Any subsequent change to the parties providing name service for the zone is considered a normal management responsibility and would be performed in accordance with [RFC3172].
3.3. Zone Administration
Publication of the "arpa" zone file to the authoritative "arpa" nameservers is currently undertaken alongside the root zone maintenance functions. Upon the separation of the "arpa" infrastructure from the root nameserver infrastructure, publication of the "arpa" zone no longer necessarily needs to be technically linked or interrelated to the root zone publication mechanisms.
3.4. Conclusion of Process
Full technical separation of operations of the "arpa" zone and root zone minimally requires the following to be satisfied:
- The "arpa" zone no longer shares any hostnames in its nameserver set with the root zone.
- The hosts that provide authoritative name service are not the same hosts as the root nameservers, do not share any IPv4 or IPv6 addresses with the root servers, and are sufficiently provisioned separately such that any unique "arpa" zone requirements can be deployed without affecting how root zone service is provided.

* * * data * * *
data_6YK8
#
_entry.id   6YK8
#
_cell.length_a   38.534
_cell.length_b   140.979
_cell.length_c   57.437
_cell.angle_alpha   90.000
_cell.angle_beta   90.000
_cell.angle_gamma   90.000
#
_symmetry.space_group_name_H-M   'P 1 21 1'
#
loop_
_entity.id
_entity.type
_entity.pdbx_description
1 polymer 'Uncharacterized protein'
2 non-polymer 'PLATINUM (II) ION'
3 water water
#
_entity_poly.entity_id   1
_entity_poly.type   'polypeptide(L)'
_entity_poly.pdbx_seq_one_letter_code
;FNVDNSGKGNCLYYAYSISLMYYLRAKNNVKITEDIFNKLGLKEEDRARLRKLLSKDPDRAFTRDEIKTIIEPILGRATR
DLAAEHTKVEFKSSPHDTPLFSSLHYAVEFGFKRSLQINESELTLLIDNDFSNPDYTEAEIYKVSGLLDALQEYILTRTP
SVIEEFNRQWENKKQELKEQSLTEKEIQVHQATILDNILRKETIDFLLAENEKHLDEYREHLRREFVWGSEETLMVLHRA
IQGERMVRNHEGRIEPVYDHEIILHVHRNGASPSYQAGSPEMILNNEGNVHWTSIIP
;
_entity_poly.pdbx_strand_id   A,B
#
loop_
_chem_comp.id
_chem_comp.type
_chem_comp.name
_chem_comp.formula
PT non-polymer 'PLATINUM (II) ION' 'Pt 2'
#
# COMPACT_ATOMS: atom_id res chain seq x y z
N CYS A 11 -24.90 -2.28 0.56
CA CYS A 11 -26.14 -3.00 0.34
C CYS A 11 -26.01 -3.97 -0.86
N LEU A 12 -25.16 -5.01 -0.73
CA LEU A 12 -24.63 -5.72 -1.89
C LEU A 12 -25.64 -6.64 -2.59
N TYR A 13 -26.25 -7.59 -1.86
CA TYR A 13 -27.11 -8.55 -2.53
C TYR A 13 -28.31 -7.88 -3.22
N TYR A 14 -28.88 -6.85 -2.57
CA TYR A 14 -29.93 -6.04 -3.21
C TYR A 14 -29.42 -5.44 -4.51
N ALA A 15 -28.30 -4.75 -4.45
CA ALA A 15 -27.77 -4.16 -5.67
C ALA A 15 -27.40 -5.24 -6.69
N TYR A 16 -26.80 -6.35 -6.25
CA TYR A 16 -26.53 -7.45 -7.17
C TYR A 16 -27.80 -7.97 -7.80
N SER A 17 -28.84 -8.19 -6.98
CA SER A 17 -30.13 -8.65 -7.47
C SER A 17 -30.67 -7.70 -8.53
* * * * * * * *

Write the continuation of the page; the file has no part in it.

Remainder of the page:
- The editorial and publication process for the "arpa" zone removes any common dependencies with the root zone process so that the "arpa" zone can be managed, edited, and provisioned wholly independently of the root zone.
Such separation is ultimately sought to allow for novel uses of the "arpa" zone without the risk of inadvertently impacting root zone and root server operations. It is recognized that achieving this state requires a deliberative process involving significant coordination to ensure impacts are minimized.
4. IANA Considerations